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Future Venus Missions
JRehling
post Mar 24 2019, 04:19 PM
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A nice summary! I've seen other write-ups of the specs and it's a phenomenal instrument design for a specific case of interest.

Now the pity would be if the Indian mission is the only planned Venus orbiter that doesn't include it and ends up being the first to fly, which it could be by a margin of years. If we have to wait ~15 years to get this data back, it will be a pity when it could easily be done within 4 years if Venus were a higher priority.
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Steve5304
post Apr 3 2019, 03:33 AM
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Just read the Russians gave agreen light and will send a new lander before 2023. Hoping to use some experimental tech to allow the probe to operate in extreme temperatures. Nasa is interested in helping develop this technology

I know roscosmos says alot and doesnt follow through. But Venus is definitely something they are capable of.
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Paolo
post Apr 3 2019, 05:26 AM
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QUOTE (Steve5304 @ Apr 3 2019, 05:33 AM) *
Venus is definitely something they are capable of.


or at least they were capable of. I doubt that almost 35 years after the most recent successful Russian planetary mission they are retaining any of the know how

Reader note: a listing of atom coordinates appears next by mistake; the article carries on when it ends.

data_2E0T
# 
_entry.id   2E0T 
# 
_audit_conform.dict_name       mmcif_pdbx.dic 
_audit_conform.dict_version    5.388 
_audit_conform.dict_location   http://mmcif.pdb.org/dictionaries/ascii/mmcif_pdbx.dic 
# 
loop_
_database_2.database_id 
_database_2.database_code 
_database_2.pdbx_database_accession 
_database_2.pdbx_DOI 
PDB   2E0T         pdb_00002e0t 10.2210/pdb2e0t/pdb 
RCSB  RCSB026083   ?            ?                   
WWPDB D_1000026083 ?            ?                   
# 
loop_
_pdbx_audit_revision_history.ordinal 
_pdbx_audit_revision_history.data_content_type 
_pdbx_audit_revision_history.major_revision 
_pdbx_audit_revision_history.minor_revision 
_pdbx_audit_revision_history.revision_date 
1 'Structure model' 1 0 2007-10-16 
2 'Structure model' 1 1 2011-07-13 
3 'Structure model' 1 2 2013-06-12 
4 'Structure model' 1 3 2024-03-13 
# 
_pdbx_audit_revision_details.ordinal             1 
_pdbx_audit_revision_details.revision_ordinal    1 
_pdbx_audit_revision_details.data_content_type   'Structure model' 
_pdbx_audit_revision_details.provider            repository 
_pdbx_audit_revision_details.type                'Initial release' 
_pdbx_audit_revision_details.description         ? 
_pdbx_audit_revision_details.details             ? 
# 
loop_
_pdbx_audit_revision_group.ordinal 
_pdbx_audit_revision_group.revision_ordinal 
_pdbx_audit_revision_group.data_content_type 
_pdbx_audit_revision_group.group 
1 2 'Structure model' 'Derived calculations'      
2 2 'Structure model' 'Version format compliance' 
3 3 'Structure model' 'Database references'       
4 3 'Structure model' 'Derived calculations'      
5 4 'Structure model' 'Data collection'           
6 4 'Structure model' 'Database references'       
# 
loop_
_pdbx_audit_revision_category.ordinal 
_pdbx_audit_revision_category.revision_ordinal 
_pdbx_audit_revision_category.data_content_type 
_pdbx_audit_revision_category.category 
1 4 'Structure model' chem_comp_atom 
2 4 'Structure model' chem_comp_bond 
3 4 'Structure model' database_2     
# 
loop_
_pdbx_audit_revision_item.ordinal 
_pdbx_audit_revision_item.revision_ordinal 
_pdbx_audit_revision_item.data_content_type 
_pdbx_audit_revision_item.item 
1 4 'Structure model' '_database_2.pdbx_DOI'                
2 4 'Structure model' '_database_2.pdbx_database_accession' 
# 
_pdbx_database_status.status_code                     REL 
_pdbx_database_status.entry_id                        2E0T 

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bobik
post Apr 3 2019, 08:35 AM
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The Phase II Report of the Venera-D Joint Science Definition Team calls for a launch in 2026 at the earliest.
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Steve5304
post Apr 3 2019, 07:38 PM
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QUOTE (bobik @ Apr 3 2019, 09:35 AM) *



thanks for that. Glad I can count on this place to be accurate.

Yahoo later corrected the article to 2026. mad.gif

QUOTE
or at least they were capable of. I doubt that almost 35 years after the most recent successful Russian planetary mission they are retaining any of the know how


Man Russia needs a win so bad. The last somewhat successful interplanetary mission was....what ? ..Phobos II....somebody?
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Paolo
post Jun 5 2019, 04:41 PM
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in today's Nature:
Venus is Earth’s evil twin — and space agencies can no longer resist its pull
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atomoid
post Jul 3 2019, 09:50 PM
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QUOTE (Steve5304 @ Apr 3 2019, 11:38 AM) *
Man Russia needs a win so bad. The last somewhat successful interplanetary mission was....what ? ..Phobos II....somebody?


Phobos2 though unfortunately not fully successful, did get some great images, yet it seems to be the most recent Russian exploration mission to at least make it beyond Earth orbit. The most recent success seems to be Vega which after a couple of as-yet unmatched firsts in deploying landers and balloons to Venus, continued another first visiting Halley in 1986 according to this wikipedia page. After the breakup of the USSR, other than the Russian's fine and clockwork Soyuz activities and contribution to ISS, its unfortunately been crickets as far as exploration is concerned. It looks like Luna25 in 2021 is their next hope in a long line of false starts, found this article on the space review.
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atomoid
post Oct 24 2019, 11:41 PM